Develop Bookkeeping Skills, For Your Business or as a Consultant
Better bookkeepers not only know more about bookkeeping; but they are more able to work to specification, have developed better networks within their industry and have better problem solving skills. This course is also suitable for those who wish to further develop their accounting skills and become more involved in analysing and reporting.
In this course, you'll improve your skills, and increase the number of services you can offer clients or employers. An excellent course for people who have completed a foundation course in bookkeeping; and wish to move to the next level, or a natural progression from Bookkeeping Foundations.
Course Duration: 100 hours
There are 10 lessons in this course.
- Introduction - Review of Accounting Foundations
- Stock defines a trading business
- Bookkeeping requirements for a trading business
- Steps in processing stock transactions
- Books required for a trading business
- Trading businesses and accounting rules
- Accounting doctrines
- Accounting standards
- Decision Making: How to Manage Your Bookkeeping
- Bookkeepers Terminology
- Using bookkeeping as a management tool
- What are business structures
- Business requirements of companies
- Financial information, and who uses it
- Alternative approaches to accounting systems
- Definitions and bookkeeping processes
- Double entry bookkeeping
- Single entry bookkeeping
- Cash accounting
- Modified cash accounting
- Accrual accounting
- Choosing depreciation methods
- Depreciation calculation
- Calculating depreciation with the straight line method
- What if there is no residual value
- How to enter depreciation in the books
- Declining balance method of depreciation
- Calculating percentage rate of depreciation
- Units of activity depreciation method
- Intangible assets
- Tracking assets and depreciation
- Closing stock control methods
- Functional profit and loss in a trading business
- Informative profit and loss presentation: segmentation, grouping expenses
- Showing Extraordinary Revenue and Expenses
- Managing Cash Flow, Obtaining Finance and Managing Bad Debts
- Definition of cash
- The cash cycle
- Cash flow and liquidity
- Analysing a businesses cash flow
- Cash flow margin
- Statements of cash flow
- Managing costs in a business
- Financing a business
- Rules for business funding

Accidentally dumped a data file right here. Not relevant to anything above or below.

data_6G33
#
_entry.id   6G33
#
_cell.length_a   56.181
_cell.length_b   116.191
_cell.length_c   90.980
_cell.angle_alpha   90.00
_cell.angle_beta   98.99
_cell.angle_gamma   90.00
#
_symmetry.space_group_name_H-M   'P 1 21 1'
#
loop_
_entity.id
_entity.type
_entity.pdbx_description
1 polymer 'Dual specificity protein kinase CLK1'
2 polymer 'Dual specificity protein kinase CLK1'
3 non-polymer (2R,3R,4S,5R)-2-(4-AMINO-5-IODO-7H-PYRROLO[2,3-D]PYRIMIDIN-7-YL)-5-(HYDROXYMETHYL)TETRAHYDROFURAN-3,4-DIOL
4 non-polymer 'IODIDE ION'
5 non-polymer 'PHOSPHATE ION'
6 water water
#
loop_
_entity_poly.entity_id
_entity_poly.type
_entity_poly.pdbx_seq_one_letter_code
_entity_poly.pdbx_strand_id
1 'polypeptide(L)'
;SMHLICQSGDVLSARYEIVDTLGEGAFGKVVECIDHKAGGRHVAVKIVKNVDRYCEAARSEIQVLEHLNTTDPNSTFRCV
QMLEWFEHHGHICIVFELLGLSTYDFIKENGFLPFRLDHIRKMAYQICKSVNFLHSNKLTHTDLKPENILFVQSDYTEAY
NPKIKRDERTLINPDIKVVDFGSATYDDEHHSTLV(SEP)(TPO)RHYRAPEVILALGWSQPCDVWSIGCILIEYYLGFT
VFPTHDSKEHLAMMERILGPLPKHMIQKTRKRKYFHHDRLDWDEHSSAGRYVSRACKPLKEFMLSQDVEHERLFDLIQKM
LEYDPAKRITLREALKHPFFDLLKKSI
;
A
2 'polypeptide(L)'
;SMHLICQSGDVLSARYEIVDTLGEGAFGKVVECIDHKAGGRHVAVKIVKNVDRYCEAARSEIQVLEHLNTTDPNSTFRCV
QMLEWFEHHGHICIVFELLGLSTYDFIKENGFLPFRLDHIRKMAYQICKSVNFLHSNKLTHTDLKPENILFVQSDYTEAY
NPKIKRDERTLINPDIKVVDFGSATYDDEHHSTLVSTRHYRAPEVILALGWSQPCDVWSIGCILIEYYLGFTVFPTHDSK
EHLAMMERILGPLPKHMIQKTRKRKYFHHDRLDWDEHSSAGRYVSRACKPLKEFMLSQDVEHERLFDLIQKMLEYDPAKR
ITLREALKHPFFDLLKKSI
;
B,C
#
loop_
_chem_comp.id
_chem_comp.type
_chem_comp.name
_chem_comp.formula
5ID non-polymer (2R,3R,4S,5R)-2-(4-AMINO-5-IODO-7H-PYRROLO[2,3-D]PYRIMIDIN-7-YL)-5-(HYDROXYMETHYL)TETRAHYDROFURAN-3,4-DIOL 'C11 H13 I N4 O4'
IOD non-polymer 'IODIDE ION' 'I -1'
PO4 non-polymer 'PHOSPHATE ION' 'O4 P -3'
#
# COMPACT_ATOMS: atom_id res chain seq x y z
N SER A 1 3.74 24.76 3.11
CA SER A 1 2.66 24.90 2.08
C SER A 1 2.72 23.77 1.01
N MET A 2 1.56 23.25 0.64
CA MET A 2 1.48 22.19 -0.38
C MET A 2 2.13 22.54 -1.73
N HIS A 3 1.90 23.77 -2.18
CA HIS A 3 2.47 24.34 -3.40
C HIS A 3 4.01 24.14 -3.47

- Business set up costs
- Thinking outside the box
- Loss of time and income
- Managing bad debt
- Initiating collection
- Bookkeeping procedures for bad and doubtful debts
- Accounts payable procedures
- Accounts payable schedule
- Ageing report
- Source Documents: invoice, monthly statement
- Credit purchasers journal
- Creditors subsidiary ledger and schedule
- Cash payments journal and creditors control account
- Managing the Inventory Part 1
- Difference between goods and commodities
- Role of stock in a trading business
- Purpose of physical stock take
- Costing goods
- When an articles cost changes
- How cost relates to gross profit
- Difference between cost of goods sold and selling expenses
- Pricing stock
- Mark up
- Stock coding system
- Stock sheets
- Journals used in businesses that carry stock
- Common journals
- Examples of journal entries
- Recording purchase returns in the general journal
- Closing books
- Closing ledger accounts
- Preparing for new accounting period
- Transferring balance day closing entries
- Profit and loss account
- Balance sheet
- Managing the Inventory Part 2
- Perpetual stock control
- Stock cards and subsidiary ledger
- Records on stock cards
- Stock gains and losses
- Errors in stock taking
- Bar codes
- Costing sales
- Inventory turnover ratio
- Modified general journals for perpetual stock control
- Valuing stock methods -FIFO, LIFO, Identified cost method, weighted average, etc.
- Establishing and Managing Control Accounts
- Grouping accounts
- Advantages of control accounts
- Debtors control accounts
- Debtors subsidiary ledger and control account
- Cash receipts journal and debtors control account
- Credit purchasers journal
- Creditors subsidiary ledger and control account
- Cash payments journal and creditors control account
- Control accounts relationship to non current assets
- What happens at the end of assets useful life
- Assets register
- Disposal of non current assets
- Creditors control accounts relationship to subsidiary accounts
- Control accounts and expenses
- Control accounts and inventory
- Budgeting Part 1
- Budget types
- Cash budget
- Capital budget
- Sales budget
- Marketing budget
- Production budget
- Expense budget
- Project budget
- Master budget
- Inter-relationships between budgets
- The cash budget
- Preparing a cash budget
- Factoring in safety margins
- Variable Costs
- Using net profit to evaluate business performance
- What is profitability?
- What is gross profit?
- What is net profit?
- Cash flow margin
- Return on assets margin
- Gearing ratio
- Owners equity margin
- Budgeted profit and loss statements
- Budgeted balance sheets
- Variances in budgets
- Budget reviews and performance reports
- Budgeting Part 2
- A problem based learning project (ie. PBL) where you will prepare budgeting for a retail business.
PBL project is carefully designed by experts to expose you to the information and skills that we want you to learn.
In undertaking the project, you are given:
- A statement of the problem (e.g. diseased animal; failing business; anorexia case study);
- Questions to consider when solving the problem;
- A framework for the time and effort you should spend on the project;
- Support from the school
- Payroll, PAYG Taxation, Taxation for Trading Businesses
- How to set up a payroll system
- Types of payments made for worek done
- Employee records to be kept
- Other records
- Fringe benefits and taxation
- Recording wage payments
- Employee payment summary
- PAYG Taxation
- Using time sheets
- Superannuation or pension funds
- Taxation law terminology
- Tax-related expenses
- Financial Statement Analysis